Adopt Don't Shop

Make A Four-Legged Friend, Improve Your Mental Health

Article by Myra Simmons McEntire

Photography by Christy Hunter

Originally published in Brentwood Lifestyle

Kathryn Hurley-Dhall, executive director of the Nashville chapter of Wags & Walks, advocates rescue as the go-to option for anyone interested in having a dog as a pet. Wags & Walks is a 501(c)(3) nonprofit organization and a dedicated community of dog lovers working to reduce euthanasia in local shelters and increase awareness of rescue dogs being wonderful pets. They are dedicated to giving adopters and fosters the best experience possible, and believe there is a dog for everyone. Read more to find out all about them and how Brentwood Lifestyle readers can help.

How did Wags & Walks Nashville start?

"After working for our Los Angeles branch for 4+ years, my husband and I moved to Nashville. While the plan was to work for LA remotely, it became apparent that Nashville was in need of another strong rescue partner. The shelters were overcrowded, and amazing dogs were suffering. It ended up feeling like fate when we found an abandoned pit bull and her puppies, and I never looked back."

What made you want to make this available to the public? 

"Wags & Walks wants to showcase that rescue is for everyone. Many people have different ideas of what rescue looks like to them, and it’s not always positive. Our goal is to show people that rescue dogs are amazing and to spread awareness that anyone can find their perfect match with Wags & Walks. We also want to balance the fun energy with highlighting that the South is truly in a crisis and that rescue should be the only option when millions of dogs are still dying in shelters every year."

Do you have any life-changing personal dog stories?

"Meeting my dog, Jax. Although I have four pups now, Jax was my first love. We rescued him from a neglectful home; we knew he was ours.  I grew up with small dogs, and adopting a pit bull mix was not something most young adults were doing, but my husband and I knew the best way to change stigmas was to give first-hand experiences to our friends and family. He is the driving force behind everything I do and has changed more minds and hearts than I could have ever imagined."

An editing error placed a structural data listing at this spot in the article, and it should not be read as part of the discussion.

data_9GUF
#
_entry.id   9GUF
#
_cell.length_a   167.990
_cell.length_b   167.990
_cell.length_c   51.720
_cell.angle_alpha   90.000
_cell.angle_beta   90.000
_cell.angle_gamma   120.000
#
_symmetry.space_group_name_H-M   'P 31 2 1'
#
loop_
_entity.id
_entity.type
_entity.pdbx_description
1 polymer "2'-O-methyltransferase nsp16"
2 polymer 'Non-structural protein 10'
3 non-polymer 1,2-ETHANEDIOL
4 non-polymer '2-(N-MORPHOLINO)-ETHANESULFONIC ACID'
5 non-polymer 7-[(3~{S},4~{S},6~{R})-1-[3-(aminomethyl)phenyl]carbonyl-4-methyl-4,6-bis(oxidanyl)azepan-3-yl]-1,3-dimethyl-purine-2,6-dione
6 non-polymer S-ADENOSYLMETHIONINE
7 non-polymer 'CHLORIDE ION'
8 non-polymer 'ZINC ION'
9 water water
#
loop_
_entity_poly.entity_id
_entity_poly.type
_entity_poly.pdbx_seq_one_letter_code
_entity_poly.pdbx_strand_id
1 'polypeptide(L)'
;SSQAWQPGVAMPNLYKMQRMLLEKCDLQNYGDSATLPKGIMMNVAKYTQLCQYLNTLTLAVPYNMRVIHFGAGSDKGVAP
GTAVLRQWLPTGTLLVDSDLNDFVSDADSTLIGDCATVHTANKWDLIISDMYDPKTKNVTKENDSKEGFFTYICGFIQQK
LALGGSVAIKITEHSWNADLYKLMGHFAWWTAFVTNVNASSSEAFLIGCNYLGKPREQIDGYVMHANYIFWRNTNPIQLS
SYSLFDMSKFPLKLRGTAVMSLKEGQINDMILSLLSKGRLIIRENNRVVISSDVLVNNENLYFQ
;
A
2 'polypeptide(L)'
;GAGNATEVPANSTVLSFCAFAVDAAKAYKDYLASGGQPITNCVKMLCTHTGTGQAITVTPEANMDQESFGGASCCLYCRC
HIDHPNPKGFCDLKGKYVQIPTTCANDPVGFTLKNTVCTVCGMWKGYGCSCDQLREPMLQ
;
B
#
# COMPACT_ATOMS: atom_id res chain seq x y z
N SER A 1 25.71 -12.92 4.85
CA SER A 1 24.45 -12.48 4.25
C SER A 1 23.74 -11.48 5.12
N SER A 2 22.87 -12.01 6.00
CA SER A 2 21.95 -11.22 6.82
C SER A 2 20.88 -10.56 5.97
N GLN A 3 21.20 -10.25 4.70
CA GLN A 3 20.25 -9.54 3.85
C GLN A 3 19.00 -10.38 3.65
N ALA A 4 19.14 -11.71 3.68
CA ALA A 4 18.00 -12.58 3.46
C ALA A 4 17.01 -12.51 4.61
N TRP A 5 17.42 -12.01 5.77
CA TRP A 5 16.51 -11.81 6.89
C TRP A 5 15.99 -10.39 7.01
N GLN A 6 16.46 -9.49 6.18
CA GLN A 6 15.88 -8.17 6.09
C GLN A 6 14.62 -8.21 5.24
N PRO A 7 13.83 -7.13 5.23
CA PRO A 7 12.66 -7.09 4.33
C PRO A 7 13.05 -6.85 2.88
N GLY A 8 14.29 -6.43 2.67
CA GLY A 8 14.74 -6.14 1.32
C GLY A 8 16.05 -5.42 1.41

What's the greatest match-up you've ever made? 

"Oh, so many. This feels impossible to answer, but it has to be Pickles. He was a big ol’ pittie that was slated to be euthanized for no reason other than he was big, a pit bull, and liked tennis balls (maybe a little too much!) We were told over and over he was going to be dangerous and shouldn’t be trusted, but we knew they were wrong. He has been living with small kids and other dogs for years and is a cherished member of their family." 

How have you seen dogs help with people's mental health? 

"I’ve seen dogs improve people’s mental health and are a major factor in changing people’s lives, if not saving them. The unconditional love and bond that dogs show us can heal people on a level that is hard to put into words. Caring for dogs and the responsibility and dedication that you show them is always matched tenfold. It’s magical."

What are your recommendations for those thinking about fostering/adopting?

"Fostering is the easiest way to save two lives. The life of the dog that you are fostering and the open kennel that provides for a new dog at the shelter. Overcrowding in shelters results in euthanasia, and fostering is the most direct way to impact that. Wags & Walks asks for a two-week commitment (everyone can do anything for two weeks!), is cost-free, and we have an incredible support system for you. Plus, anyone interested in adopting can get a real feel for if they are ready for a lifetime commitment."


"Our goal is to find every pup an adopter."

"Fostering is easiest way to save two lives."

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